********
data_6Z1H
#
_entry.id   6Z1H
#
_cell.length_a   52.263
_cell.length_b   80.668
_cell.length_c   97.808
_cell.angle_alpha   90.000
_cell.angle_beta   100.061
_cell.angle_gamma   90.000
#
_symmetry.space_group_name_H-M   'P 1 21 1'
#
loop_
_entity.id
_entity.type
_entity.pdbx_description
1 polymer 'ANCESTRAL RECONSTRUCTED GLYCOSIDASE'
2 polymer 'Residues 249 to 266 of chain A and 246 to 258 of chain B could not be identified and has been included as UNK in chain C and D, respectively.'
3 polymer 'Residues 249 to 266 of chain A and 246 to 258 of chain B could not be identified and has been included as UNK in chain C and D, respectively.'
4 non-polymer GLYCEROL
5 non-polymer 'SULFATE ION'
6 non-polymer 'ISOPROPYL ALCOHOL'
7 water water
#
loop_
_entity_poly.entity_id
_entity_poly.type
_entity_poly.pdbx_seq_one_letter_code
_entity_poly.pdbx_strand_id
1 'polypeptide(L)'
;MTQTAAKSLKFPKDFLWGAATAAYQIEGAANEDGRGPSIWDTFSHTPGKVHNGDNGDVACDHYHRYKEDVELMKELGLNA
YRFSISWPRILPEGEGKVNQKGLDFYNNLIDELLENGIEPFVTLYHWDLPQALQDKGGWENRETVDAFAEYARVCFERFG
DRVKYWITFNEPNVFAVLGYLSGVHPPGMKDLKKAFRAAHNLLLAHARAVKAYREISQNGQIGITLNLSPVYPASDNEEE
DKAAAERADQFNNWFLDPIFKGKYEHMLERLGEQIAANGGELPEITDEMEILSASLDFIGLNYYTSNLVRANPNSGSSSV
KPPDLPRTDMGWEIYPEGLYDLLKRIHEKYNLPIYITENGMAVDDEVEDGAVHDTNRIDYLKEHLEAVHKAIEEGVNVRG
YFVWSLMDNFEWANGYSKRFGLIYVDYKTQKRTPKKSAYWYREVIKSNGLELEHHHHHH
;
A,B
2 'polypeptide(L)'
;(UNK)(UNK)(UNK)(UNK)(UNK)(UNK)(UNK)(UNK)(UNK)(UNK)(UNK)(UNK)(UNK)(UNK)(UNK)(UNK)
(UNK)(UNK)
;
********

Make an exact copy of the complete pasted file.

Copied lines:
data_6Z1H
#
_entry.id   6Z1H
#
_cell.length_a   52.263
_cell.length_b   80.668
_cell.length_c   97.808
_cell.angle_alpha   90.000
_cell.angle_beta   100.061
_cell.angle_gamma   90.000
#
_symmetry.space_group_name_H-M   'P 1 21 1'
#
loop_
_entity.id
_entity.type
_entity.pdbx_description
1 polymer 'ANCESTRAL RECONSTRUCTED GLYCOSIDASE'
2 polymer 'Residues 249 to 266 of chain A and 246 to 258 of chain B could not be identified and has been included as UNK in chain C and D, respectively.'
3 polymer 'Residues 249 to 266 of chain A and 246 to 258 of chain B could not be identified and has been included as UNK in chain C and D, respectively.'
4 non-polymer GLYCEROL
5 non-polymer 'SULFATE ION'
6 non-polymer 'ISOPROPYL ALCOHOL'
7 water water
#
loop_
_entity_poly.entity_id
_entity_poly.type
_entity_poly.pdbx_seq_one_letter_code
_entity_poly.pdbx_strand_id
1 'polypeptide(L)'
;MTQTAAKSLKFPKDFLWGAATAAYQIEGAANEDGRGPSIWDTFSHTPGKVHNGDNGDVACDHYHRYKEDVELMKELGLNA
YRFSISWPRILPEGEGKVNQKGLDFYNNLIDELLENGIEPFVTLYHWDLPQALQDKGGWENRETVDAFAEYARVCFERFG
DRVKYWITFNEPNVFAVLGYLSGVHPPGMKDLKKAFRAAHNLLLAHARAVKAYREISQNGQIGITLNLSPVYPASDNEEE
DKAAAERADQFNNWFLDPIFKGKYEHMLERLGEQIAANGGELPEITDEMEILSASLDFIGLNYYTSNLVRANPNSGSSSV
KPPDLPRTDMGWEIYPEGLYDLLKRIHEKYNLPIYITENGMAVDDEVEDGAVHDTNRIDYLKEHLEAVHKAIEEGVNVRG
YFVWSLMDNFEWANGYSKRFGLIYVDYKTQKRTPKKSAYWYREVIKSNGLELEHHHHHH
;
A,B
2 'polypeptide(L)'
;(UNK)(UNK)(UNK)(UNK)(UNK)(UNK)(UNK)(UNK)(UNK)(UNK)(UNK)(UNK)(UNK)(UNK)(UNK)(UNK)
(UNK)(UNK)
;